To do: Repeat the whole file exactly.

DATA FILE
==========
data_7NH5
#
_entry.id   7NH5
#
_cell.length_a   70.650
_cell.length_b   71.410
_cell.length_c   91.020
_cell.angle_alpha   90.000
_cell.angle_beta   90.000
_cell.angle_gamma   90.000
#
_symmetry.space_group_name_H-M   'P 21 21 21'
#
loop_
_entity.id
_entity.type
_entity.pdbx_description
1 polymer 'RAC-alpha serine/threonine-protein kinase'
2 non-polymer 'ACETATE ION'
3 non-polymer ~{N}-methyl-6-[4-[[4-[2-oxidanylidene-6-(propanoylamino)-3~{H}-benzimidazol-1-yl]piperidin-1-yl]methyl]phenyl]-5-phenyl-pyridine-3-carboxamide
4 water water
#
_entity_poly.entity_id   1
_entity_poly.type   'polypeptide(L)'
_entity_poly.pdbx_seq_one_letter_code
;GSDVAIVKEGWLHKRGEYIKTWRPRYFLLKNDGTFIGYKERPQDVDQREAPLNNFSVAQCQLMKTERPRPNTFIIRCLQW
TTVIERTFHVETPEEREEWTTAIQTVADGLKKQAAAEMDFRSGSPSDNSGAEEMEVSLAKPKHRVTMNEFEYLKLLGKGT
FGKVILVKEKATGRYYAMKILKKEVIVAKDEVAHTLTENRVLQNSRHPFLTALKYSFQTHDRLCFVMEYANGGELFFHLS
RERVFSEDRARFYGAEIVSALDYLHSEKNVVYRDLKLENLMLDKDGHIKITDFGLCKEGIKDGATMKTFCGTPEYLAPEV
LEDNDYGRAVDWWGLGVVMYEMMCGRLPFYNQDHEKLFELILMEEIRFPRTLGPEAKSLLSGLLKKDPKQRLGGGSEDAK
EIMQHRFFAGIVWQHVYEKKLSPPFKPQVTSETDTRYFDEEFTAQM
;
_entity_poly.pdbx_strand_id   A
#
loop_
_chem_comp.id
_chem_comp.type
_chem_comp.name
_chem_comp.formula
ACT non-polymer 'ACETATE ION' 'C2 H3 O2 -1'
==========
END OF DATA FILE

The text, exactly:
data_7NH5
#
_entry.id   7NH5
#
_cell.length_a   70.650
_cell.length_b   71.410
_cell.length_c   91.020
_cell.angle_alpha   90.000
_cell.angle_beta   90.000
_cell.angle_gamma   90.000
#
_symmetry.space_group_name_H-M   'P 21 21 21'
#
loop_
_entity.id
_entity.type
_entity.pdbx_description
1 polymer 'RAC-alpha serine/threonine-protein kinase'
2 non-polymer 'ACETATE ION'
3 non-polymer ~{N}-methyl-6-[4-[[4-[2-oxidanylidene-6-(propanoylamino)-3~{H}-benzimidazol-1-yl]piperidin-1-yl]methyl]phenyl]-5-phenyl-pyridine-3-carboxamide
4 water water
#
_entity_poly.entity_id   1
_entity_poly.type   'polypeptide(L)'
_entity_poly.pdbx_seq_one_letter_code
;GSDVAIVKEGWLHKRGEYIKTWRPRYFLLKNDGTFIGYKERPQDVDQREAPLNNFSVAQCQLMKTERPRPNTFIIRCLQW
TTVIERTFHVETPEEREEWTTAIQTVADGLKKQAAAEMDFRSGSPSDNSGAEEMEVSLAKPKHRVTMNEFEYLKLLGKGT
FGKVILVKEKATGRYYAMKILKKEVIVAKDEVAHTLTENRVLQNSRHPFLTALKYSFQTHDRLCFVMEYANGGELFFHLS
RERVFSEDRARFYGAEIVSALDYLHSEKNVVYRDLKLENLMLDKDGHIKITDFGLCKEGIKDGATMKTFCGTPEYLAPEV
LEDNDYGRAVDWWGLGVVMYEMMCGRLPFYNQDHEKLFELILMEEIRFPRTLGPEAKSLLSGLLKKDPKQRLGGGSEDAK
EIMQHRFFAGIVWQHVYEKKLSPPFKPQVTSETDTRYFDEEFTAQM
;
_entity_poly.pdbx_strand_id   A
#
loop_
_chem_comp.id
_chem_comp.type
_chem_comp.name
_chem_comp.formula
ACT non-polymer 'ACETATE ION' 'C2 H3 O2 -1'